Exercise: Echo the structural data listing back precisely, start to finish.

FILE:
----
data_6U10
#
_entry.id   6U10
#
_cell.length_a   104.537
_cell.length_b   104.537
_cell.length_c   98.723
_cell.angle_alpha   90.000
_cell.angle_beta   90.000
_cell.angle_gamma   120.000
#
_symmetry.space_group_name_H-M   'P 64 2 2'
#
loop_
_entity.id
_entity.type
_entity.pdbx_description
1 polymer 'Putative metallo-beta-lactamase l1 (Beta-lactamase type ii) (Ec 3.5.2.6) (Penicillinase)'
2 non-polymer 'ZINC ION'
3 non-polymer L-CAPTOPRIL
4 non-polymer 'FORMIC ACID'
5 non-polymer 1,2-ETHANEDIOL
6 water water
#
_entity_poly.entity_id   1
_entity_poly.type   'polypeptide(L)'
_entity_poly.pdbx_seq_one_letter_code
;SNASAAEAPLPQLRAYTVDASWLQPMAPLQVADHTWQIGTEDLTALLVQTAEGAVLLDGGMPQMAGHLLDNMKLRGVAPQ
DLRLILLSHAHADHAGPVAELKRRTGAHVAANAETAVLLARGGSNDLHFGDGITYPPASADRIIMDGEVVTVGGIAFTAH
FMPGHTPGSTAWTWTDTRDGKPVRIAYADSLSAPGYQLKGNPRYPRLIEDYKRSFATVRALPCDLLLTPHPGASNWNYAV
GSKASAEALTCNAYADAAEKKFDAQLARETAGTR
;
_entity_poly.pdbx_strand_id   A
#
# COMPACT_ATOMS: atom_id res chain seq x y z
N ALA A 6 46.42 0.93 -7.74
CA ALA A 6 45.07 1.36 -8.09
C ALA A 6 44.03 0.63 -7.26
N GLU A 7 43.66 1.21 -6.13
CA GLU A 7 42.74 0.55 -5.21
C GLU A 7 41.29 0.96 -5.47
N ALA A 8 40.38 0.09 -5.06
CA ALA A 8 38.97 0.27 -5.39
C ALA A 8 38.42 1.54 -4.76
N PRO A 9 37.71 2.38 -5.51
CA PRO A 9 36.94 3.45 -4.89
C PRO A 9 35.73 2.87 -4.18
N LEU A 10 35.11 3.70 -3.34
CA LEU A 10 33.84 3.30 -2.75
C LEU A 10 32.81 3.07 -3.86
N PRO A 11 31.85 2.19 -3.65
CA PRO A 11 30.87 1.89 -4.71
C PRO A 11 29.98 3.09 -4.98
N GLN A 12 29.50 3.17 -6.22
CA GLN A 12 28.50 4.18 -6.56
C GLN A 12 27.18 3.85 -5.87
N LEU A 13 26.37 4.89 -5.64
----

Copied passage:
data_6U10
#
_entry.id   6U10
#
_cell.length_a   104.537
_cell.length_b   104.537
_cell.length_c   98.723
_cell.angle_alpha   90.000
_cell.angle_beta   90.000
_cell.angle_gamma   120.000
#
_symmetry.space_group_name_H-M   'P 64 2 2'
#
loop_
_entity.id
_entity.type
_entity.pdbx_description
1 polymer 'Putative metallo-beta-lactamase l1 (Beta-lactamase type ii) (Ec 3.5.2.6) (Penicillinase)'
2 non-polymer 'ZINC ION'
3 non-polymer L-CAPTOPRIL
4 non-polymer 'FORMIC ACID'
5 non-polymer 1,2-ETHANEDIOL
6 water water
#
_entity_poly.entity_id   1
_entity_poly.type   'polypeptide(L)'
_entity_poly.pdbx_seq_one_letter_code
;SNASAAEAPLPQLRAYTVDASWLQPMAPLQVADHTWQIGTEDLTALLVQTAEGAVLLDGGMPQMAGHLLDNMKLRGVAPQ
DLRLILLSHAHADHAGPVAELKRRTGAHVAANAETAVLLARGGSNDLHFGDGITYPPASADRIIMDGEVVTVGGIAFTAH
FMPGHTPGSTAWTWTDTRDGKPVRIAYADSLSAPGYQLKGNPRYPRLIEDYKRSFATVRALPCDLLLTPHPGASNWNYAV
GSKASAEALTCNAYADAAEKKFDAQLARETAGTR
;
_entity_poly.pdbx_strand_id   A
#
# COMPACT_ATOMS: atom_id res chain seq x y z
N ALA A 6 46.42 0.93 -7.74
CA ALA A 6 45.07 1.36 -8.09
C ALA A 6 44.03 0.63 -7.26
N GLU A 7 43.66 1.21 -6.13
CA GLU A 7 42.74 0.55 -5.21
C GLU A 7 41.29 0.96 -5.47
N ALA A 8 40.38 0.09 -5.06
CA ALA A 8 38.97 0.27 -5.39
C ALA A 8 38.42 1.54 -4.76
N PRO A 9 37.71 2.38 -5.51
CA PRO A 9 36.94 3.45 -4.89
C PRO A 9 35.73 2.87 -4.18
N LEU A 10 35.11 3.70 -3.34
CA LEU A 10 33.84 3.30 -2.75
C LEU A 10 32.81 3.07 -3.86
N PRO A 11 31.85 2.19 -3.65
CA PRO A 11 30.87 1.89 -4.71
C PRO A 11 29.98 3.09 -4.98
N GLN A 12 29.50 3.17 -6.22
CA GLN A 12 28.50 4.18 -6.56
C GLN A 12 27.18 3.85 -5.87
N LEU A 13 26.37 4.89 -5.64